**Problem of the Week**

Problem D and Solution

To the Other Side

Points \(A\) and \(C\) are vertices of a cube with side length 2 cm, and \(B\) is the point of intersection of the diagonals of one face of the cube, as shown below. Determine the length of \(CB\).

**Solution**

**Solution 1**

Label vertices \(D\), \(E\) and \(G\), as shown.

Drop a perpendicular from \(B\) to \(AD\). Let \(F\) be the point where the perpendicular meets \(AD\). Join \(B\) to \(F\) and \(C\) to \(F\).

The faces of a cube are squares. The diagonals of a square meet at the centre of the square. Therefore, \(BF = 1\) and \(AF =1\).

Now, \(\triangle CAF\) is right-angled.

Using the Pythagorean Theorem in \(\triangle CAF\),

\(CF^2=CA^2+AF^2=2^2+1^2=5\).

Therefore, \(CF=\sqrt{5}\), since \(CF>0\).

Looking at \(\triangle CFB\), we know from above that \(CF~=~\sqrt{5}\) and \(BF=1\). We also know that \(\angle CFB = 90^\circ\).

Because of the three-dimensional nature of the problem, it may not be obvious to all that \(\angle CFB = 90^{\circ}\). To help visualize this, notice that \(CF\) and \(BF\) lie along faces of the cube that meet at \(90^{\circ}\).

Using the Pythagorean Theorem in \(\triangle CFB\), \(CB^2=CF^2+BF^2=\sqrt{5}^2+1^2=5+1= 6\). Since \(CB>0\), we have \(CB=\sqrt{6}\).

**Therefore, the length of \(CB\) is \(\sqrt{6}\) cm.**

**Solution 2**

Label vertices \(D\) and \(E\), as shown.

The faces of a cube are squares. The diagonals of a square right bisect each other. It follows that \(AB=BE=\frac{1}{2}AE\). Since the face is a square, \(\angle ADE=90^{\circ}\) and \(\triangle ADE\) is right-angled. Using the Pythagorean Theorem in \(\triangle ADE\), \(AE^2=AD^2+DE^2=2^2+2^2=8\). Since \(AE>0\), we have \(AE=\sqrt{8}\). Then \(AB=\frac{1}{2}AE=\frac{\sqrt{8}}{2}\).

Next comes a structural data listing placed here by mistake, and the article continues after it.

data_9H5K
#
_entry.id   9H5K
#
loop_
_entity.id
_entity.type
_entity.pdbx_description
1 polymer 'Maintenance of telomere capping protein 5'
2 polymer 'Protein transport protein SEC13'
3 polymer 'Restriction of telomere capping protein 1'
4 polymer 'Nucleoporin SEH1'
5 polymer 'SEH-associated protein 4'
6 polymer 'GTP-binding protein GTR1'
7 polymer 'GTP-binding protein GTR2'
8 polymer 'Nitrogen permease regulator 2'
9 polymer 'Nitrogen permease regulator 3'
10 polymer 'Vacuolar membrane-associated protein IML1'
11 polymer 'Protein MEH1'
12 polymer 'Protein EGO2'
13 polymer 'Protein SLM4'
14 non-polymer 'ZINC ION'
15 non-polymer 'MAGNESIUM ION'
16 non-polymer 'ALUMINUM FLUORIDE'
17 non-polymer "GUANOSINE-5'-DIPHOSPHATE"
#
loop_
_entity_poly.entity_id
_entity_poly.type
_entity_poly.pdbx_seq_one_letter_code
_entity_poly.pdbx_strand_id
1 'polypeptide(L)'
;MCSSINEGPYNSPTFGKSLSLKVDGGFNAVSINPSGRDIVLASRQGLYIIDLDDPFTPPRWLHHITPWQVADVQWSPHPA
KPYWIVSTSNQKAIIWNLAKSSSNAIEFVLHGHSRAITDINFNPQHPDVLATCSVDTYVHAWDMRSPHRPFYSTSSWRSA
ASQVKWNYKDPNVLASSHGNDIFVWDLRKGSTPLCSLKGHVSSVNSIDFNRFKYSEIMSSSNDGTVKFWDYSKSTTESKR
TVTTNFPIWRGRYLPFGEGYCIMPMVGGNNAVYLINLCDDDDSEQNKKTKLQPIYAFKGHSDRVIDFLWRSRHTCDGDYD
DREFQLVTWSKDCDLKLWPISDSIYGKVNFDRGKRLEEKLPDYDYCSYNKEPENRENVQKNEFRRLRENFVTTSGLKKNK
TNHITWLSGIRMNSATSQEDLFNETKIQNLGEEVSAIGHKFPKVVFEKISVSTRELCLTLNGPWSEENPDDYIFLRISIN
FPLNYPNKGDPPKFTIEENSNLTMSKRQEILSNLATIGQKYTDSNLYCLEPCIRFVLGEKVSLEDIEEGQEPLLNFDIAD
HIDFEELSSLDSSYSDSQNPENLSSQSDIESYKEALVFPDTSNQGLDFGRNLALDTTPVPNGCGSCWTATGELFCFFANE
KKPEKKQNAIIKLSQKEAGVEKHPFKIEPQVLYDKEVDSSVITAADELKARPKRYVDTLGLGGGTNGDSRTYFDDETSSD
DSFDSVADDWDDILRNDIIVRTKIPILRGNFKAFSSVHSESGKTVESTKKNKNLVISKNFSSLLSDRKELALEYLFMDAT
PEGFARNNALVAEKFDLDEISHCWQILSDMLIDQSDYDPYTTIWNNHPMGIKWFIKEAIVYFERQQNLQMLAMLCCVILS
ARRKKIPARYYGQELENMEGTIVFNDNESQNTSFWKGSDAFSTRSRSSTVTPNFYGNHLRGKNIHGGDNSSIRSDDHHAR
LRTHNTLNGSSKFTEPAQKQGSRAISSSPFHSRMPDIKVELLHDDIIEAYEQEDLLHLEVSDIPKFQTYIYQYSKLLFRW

Because of the three-dimensional nature of the problem, it may not be obvious to all that \(\angle CAB=90^{\circ}\). To help visualize this, note that \(\angle CAD=90^{\circ}\) because the face of the cube is a square. Rotate \(AD\) counterclockwise about point \(A\) on the side face of the cube so that the image of \(AD\) lies along \(AB\). The corner angle will not change as a result of the rotation, so \(\angle CAD=\angle CAB=90^{\circ}\).

We can now use the Pythagorean Theorem in \(\triangle CAB\) to find the length \(CB\). \[CB^2=CA^2+AB^2=2^2 + \left(\frac{\sqrt{8}}{2}\right)^2=4+\frac{8}{4}=4+2=6\] Since \(CB>0\), we have \(CB=\sqrt{6}\) cm.

**Therefore, the length of \(CB\) is \(\sqrt{6}\) cm.**

Note, we could have simplified \(AB=\frac{1}{2}AE=\frac{\sqrt{8}}{2}\) to \(\sqrt{2}\) as follows: \[\frac{\sqrt{8}}{2}=\frac{\sqrt{4 \times 2}}{2}=\frac{\sqrt{4} \times \sqrt{2}}{2}=\frac{2\sqrt{2}}{2}=\sqrt{2}.\] The calculation of \(CB\) would have been simpler using \(AB=\sqrt{2}\). Often simplifying radicals is not a part of the curriculum at the grade 9 or 10 level.